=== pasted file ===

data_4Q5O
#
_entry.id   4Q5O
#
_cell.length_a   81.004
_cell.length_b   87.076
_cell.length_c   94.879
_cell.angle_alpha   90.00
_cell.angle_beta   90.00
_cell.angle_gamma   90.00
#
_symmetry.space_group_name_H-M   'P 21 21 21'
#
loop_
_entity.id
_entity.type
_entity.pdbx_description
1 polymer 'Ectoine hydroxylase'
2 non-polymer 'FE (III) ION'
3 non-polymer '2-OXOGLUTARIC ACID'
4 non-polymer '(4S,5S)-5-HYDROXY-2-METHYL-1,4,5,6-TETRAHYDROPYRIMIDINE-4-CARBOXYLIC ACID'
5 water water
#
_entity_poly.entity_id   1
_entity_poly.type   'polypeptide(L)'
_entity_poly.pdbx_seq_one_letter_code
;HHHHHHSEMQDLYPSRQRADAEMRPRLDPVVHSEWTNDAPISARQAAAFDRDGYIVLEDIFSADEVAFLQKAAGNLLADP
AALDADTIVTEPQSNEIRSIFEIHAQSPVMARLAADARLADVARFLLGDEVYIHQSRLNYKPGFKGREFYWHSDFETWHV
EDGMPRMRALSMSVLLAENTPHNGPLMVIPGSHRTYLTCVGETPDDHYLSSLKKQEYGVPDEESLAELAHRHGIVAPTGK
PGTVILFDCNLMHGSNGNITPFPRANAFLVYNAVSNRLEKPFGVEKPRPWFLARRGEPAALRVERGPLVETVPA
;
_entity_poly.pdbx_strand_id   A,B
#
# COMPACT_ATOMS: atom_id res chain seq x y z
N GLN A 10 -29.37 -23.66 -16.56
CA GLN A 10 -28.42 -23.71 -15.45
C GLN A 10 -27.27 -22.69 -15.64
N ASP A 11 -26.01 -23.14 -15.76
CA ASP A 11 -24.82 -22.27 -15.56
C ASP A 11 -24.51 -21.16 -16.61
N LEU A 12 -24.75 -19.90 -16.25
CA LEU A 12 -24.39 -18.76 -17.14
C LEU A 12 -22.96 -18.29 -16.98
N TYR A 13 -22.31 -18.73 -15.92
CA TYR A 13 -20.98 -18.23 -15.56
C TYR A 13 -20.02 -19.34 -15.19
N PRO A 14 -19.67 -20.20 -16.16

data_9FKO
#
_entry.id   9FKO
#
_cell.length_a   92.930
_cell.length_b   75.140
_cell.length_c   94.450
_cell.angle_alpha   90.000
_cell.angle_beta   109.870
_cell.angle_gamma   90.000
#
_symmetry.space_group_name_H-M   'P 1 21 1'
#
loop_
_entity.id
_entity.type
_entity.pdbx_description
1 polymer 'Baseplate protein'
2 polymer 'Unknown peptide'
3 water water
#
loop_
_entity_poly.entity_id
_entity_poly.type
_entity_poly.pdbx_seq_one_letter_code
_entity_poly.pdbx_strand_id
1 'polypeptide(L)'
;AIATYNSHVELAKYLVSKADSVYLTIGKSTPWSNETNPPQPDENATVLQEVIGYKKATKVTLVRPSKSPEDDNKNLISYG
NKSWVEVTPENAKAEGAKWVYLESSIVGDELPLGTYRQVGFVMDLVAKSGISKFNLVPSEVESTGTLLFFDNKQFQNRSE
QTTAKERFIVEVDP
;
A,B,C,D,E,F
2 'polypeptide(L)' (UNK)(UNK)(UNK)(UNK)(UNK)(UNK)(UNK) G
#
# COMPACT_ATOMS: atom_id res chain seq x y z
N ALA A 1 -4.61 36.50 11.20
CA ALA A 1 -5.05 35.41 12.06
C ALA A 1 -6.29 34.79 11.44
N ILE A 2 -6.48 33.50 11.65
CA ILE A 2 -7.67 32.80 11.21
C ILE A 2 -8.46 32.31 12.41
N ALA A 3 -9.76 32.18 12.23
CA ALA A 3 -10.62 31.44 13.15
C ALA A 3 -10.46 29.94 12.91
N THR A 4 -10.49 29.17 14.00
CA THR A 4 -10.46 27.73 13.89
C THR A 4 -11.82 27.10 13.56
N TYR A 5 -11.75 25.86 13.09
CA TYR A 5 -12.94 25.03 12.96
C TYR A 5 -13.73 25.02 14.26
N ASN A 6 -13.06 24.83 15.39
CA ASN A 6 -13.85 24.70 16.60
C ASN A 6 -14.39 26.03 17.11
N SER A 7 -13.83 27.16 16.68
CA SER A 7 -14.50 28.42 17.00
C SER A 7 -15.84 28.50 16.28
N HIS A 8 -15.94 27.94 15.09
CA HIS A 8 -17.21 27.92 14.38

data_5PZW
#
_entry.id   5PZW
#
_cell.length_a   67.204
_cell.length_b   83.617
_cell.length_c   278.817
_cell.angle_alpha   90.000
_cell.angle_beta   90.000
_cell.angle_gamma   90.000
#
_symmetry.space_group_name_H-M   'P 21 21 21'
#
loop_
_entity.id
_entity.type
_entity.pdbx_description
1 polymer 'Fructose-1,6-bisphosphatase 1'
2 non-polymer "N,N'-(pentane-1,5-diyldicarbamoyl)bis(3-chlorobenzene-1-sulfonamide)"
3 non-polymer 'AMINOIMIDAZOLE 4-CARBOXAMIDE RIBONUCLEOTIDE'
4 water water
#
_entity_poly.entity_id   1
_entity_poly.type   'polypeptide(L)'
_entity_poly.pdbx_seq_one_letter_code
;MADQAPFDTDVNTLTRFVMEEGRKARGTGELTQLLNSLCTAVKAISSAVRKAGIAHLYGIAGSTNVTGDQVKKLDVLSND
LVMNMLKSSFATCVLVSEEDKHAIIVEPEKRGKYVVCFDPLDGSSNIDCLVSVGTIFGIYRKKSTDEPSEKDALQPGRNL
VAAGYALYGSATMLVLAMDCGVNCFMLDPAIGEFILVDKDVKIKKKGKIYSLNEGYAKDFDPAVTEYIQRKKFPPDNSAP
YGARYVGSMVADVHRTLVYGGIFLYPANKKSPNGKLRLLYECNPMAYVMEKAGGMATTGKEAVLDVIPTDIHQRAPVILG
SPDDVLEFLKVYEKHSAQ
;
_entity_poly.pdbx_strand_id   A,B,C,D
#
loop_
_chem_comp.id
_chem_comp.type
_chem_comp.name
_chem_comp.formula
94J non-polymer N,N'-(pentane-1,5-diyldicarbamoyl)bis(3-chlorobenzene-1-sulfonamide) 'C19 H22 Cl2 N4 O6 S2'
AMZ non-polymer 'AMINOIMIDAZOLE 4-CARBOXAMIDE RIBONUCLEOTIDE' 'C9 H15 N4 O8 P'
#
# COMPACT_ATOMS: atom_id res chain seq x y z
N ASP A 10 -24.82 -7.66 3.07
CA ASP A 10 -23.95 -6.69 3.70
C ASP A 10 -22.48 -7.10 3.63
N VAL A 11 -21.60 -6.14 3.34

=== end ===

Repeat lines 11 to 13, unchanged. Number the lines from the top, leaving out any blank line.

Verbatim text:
#
_symmetry.space_group_name_H-M   'P 21 21 21'
#